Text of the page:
Take a Virtual Tour of Navajo Lands Exposed to Radioactive Pollution

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Artists are leveraging technology to explore abandoned desert lands and mines in Navajo Nation – all from the comfort of an art gallery. Using virtual reality and props like a gas mask, a hazmat suit, and a shovel, participants can dig in and take a walk down memory lane without jeopardizing their health and safety.


Many years ago, residents near these mines had to walk away from home due to uranium contamination at close by mills. Only shells of these buildings are still standing today – and the full extent of the deterioration is visible in the virtual tour.


This tour is a simulated model of the impacts of uranium mining on indigenous lands. It also paints a stark contrast to preserved beauties and sacred sites, such as the Buffalo Park meadows and the rim of the Grand Canyon.


As participants take a leisurely stroll through the tour, it becomes even more realistic when they stumble upon a James Uqualla, a Havasupai tribal member who speaks out about the need to protect the region.


Radioactive contamination is an ongoing issue, according to the Coconino Center for the Arts, the tour’s creator.


The center recently spoke to the Arizona Daily Sun and firmly believes that it’s an artist’s duty to explore real-world issues and depict them creatively through paintings, photos, sculptures, and more.


The virtual reality tours offered by Coconino Center for the Arts provide insight on the negative impacts of uranium mining on the Navajo Reservation. This virtual video, in particular, is a part of an exhibit titled “Hope and Trauma in a Poisoned Land.”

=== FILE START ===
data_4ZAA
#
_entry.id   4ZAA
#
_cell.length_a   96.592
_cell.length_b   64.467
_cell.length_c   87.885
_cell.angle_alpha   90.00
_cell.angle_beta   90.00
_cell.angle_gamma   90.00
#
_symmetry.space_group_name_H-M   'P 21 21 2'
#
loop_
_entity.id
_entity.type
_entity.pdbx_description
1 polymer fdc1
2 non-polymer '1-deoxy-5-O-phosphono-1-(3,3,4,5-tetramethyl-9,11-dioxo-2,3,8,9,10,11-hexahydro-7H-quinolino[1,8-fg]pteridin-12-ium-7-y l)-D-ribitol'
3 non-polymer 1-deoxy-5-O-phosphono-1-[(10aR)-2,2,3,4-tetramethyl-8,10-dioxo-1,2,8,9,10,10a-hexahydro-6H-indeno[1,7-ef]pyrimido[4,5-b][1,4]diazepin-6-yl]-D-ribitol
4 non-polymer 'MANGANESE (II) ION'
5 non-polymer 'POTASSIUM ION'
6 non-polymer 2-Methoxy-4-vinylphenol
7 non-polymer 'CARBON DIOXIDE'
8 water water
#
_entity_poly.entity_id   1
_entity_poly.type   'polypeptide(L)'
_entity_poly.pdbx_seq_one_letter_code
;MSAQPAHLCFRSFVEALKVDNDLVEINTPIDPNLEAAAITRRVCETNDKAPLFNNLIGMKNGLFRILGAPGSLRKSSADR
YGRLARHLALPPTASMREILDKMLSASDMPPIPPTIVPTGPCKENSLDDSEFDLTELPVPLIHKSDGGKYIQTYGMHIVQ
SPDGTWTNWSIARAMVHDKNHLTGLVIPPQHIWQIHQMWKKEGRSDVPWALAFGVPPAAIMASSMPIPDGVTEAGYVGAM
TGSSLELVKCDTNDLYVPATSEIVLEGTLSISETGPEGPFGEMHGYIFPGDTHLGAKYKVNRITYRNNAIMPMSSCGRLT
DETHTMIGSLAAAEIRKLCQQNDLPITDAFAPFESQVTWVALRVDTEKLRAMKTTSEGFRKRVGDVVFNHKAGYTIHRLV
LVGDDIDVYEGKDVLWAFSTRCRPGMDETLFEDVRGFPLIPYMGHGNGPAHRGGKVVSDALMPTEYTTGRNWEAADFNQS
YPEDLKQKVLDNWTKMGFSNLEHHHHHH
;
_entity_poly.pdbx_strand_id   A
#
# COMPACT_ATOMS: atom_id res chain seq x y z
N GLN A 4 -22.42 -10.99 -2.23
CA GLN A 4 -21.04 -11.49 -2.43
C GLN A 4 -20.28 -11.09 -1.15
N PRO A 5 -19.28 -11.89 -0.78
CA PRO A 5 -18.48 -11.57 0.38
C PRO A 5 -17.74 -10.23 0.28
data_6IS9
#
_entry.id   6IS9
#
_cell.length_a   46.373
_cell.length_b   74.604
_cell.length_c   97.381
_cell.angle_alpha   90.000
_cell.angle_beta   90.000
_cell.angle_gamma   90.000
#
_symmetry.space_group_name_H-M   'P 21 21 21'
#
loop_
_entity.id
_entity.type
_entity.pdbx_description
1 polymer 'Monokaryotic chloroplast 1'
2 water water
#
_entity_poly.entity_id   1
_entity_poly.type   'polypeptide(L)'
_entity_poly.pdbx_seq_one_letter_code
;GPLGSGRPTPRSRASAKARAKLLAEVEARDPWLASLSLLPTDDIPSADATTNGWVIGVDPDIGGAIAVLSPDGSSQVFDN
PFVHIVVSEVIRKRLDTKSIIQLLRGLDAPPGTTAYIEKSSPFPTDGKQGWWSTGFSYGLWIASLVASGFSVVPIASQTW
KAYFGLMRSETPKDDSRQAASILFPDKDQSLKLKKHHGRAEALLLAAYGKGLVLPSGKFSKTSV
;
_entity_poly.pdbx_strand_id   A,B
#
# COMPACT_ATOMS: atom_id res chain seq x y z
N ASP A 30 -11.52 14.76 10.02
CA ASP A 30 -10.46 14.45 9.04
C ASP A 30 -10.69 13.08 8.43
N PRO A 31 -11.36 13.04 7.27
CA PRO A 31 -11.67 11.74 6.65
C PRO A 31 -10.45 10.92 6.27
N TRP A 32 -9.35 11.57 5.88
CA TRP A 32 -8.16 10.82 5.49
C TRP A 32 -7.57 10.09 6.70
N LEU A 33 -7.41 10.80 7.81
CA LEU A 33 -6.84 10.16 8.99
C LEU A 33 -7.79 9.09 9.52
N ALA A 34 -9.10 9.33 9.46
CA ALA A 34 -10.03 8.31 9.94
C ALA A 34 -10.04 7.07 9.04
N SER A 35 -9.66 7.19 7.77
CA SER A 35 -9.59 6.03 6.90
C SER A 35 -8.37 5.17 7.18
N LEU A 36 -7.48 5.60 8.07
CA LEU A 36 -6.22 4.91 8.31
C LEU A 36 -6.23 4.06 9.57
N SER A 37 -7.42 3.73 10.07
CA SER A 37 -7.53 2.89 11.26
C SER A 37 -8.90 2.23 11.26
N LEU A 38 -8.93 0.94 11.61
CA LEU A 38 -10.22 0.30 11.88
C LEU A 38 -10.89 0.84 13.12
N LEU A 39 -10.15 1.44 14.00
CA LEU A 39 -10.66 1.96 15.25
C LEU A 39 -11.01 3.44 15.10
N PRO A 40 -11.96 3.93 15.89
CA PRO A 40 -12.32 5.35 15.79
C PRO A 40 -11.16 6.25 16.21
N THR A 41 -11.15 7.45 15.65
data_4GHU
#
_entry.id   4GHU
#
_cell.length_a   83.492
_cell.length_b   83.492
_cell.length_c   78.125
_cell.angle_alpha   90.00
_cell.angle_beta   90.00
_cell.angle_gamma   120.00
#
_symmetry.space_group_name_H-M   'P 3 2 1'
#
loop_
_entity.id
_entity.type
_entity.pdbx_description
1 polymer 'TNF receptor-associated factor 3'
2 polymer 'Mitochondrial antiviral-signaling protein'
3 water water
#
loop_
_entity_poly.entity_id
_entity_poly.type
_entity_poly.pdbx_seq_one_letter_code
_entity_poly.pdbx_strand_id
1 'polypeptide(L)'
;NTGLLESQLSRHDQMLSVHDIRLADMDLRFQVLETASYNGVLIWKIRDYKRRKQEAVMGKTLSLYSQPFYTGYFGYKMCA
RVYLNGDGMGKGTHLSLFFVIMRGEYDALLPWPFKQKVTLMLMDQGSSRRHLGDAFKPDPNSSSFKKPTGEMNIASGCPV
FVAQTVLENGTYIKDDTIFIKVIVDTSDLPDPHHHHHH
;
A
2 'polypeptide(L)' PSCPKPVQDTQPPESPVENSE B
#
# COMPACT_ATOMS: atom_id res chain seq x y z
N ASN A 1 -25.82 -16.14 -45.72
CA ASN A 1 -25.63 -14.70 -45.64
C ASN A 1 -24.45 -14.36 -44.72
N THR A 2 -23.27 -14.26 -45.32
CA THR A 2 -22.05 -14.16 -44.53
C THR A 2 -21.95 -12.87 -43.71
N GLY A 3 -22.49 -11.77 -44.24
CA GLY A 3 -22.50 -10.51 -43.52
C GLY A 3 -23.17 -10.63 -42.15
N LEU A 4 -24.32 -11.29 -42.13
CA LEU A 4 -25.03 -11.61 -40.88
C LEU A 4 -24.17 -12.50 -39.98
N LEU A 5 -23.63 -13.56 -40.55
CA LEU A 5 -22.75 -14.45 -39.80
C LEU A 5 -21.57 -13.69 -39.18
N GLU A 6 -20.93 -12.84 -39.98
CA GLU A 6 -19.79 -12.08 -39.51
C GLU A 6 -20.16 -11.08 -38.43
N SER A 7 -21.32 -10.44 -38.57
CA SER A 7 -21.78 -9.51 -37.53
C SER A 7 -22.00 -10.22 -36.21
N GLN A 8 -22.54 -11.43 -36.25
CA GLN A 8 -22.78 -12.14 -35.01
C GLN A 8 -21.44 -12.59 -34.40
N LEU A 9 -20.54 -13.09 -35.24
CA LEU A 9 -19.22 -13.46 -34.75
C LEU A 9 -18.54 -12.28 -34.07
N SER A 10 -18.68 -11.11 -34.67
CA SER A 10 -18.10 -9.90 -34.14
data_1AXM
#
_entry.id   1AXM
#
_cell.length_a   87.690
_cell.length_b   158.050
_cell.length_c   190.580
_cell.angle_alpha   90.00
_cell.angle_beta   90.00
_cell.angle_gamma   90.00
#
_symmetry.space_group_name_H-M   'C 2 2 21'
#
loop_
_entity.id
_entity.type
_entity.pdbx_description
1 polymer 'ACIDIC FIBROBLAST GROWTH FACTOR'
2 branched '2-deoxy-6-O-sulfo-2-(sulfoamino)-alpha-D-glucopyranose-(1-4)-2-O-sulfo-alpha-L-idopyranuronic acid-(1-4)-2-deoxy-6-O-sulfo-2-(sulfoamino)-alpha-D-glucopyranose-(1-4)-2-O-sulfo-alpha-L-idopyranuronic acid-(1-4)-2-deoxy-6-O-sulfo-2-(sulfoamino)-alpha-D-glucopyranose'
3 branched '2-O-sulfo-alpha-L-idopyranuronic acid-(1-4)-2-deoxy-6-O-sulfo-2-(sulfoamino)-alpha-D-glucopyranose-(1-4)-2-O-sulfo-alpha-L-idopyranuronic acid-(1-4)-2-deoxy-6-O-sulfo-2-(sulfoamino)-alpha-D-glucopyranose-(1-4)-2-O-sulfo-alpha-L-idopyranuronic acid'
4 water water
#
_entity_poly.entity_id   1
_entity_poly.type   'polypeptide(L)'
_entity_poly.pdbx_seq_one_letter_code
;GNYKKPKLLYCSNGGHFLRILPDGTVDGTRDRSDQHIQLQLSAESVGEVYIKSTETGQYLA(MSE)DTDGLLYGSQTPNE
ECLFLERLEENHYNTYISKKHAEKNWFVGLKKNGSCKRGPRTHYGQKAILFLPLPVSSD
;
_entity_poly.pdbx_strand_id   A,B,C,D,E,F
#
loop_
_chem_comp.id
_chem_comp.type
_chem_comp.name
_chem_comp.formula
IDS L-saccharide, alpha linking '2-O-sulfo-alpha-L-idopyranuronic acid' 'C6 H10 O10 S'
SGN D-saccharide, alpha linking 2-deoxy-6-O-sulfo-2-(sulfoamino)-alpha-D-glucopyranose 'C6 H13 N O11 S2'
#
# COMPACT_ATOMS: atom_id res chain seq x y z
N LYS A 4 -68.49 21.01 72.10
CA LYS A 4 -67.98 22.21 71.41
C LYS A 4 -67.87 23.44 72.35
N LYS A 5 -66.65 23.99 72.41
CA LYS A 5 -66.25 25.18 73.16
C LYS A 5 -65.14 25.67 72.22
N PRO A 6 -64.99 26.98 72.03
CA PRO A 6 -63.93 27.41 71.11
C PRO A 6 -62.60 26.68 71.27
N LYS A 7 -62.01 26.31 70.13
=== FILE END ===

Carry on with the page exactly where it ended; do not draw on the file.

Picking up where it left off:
The center has scheduled several discussions mirroring the exhibit, one of which emphasizes the ecological, biological, social, and emotional effects of uranium mines beginning this fall.


Two years ago, the art center spearheaded a similar project called “Fires of Change”. To represent the impacts of uranium mining more accurately, the artists teamed up with local experts, including scientists, psychologists, medical workers, and members of the community to listen and learn.


For some of the artists at the center, this provocative topic hits close to home.


Painter Jerrel Singer, for example, experienced the devastating effects of uranium mining as his family fell ill after consuming the meat of livestock that drank polluted water.


Other artists who are far removed from having a firsthand experience fully immersed themselves into hearing the stories of those who were affected.


The subsequent results of this experimentation were heartbreak and shock over the lack of protection offered to residents and uranium miners.


Now, these same artists are coming together to bring about positive changes through art.

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